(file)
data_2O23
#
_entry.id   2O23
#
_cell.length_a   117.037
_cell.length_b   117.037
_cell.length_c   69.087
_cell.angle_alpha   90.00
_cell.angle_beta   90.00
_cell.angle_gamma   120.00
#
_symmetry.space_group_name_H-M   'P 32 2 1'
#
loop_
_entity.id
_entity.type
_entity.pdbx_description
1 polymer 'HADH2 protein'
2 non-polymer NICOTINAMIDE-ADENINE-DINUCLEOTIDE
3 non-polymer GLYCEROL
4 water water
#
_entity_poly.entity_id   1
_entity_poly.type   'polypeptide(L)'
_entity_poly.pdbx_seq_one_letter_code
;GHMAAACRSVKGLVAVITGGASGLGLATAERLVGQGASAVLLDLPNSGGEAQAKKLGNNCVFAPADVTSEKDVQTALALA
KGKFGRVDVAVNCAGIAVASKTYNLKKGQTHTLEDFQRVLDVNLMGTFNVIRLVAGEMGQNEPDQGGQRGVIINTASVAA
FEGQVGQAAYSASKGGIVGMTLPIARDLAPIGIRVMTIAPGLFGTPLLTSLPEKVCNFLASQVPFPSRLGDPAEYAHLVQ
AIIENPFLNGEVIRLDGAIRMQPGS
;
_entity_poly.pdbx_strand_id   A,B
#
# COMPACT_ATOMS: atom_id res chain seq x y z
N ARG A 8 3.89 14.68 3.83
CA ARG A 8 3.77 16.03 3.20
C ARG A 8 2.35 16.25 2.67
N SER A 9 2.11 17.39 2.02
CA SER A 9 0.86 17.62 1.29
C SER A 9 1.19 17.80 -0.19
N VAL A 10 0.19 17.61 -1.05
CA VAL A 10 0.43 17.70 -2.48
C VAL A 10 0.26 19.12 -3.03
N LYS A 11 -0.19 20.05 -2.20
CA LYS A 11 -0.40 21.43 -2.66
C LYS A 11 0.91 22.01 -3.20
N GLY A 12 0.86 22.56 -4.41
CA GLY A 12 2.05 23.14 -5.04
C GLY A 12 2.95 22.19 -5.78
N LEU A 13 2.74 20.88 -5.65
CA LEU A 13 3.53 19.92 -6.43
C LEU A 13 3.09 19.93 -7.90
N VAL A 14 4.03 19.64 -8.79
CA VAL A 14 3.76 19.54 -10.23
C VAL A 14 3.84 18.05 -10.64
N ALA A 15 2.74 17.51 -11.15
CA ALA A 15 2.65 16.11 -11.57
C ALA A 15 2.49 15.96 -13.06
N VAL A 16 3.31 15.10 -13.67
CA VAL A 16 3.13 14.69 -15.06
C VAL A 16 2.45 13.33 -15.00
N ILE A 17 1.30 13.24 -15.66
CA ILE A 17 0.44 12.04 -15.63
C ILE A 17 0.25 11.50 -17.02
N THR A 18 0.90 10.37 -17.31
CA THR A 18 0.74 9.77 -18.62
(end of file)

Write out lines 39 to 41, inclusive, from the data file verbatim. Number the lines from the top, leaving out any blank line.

C SER A 9 1.19 17.80 -0.19
N VAL A 10 0.19 17.61 -1.05
CA VAL A 10 0.43 17.70 -2.48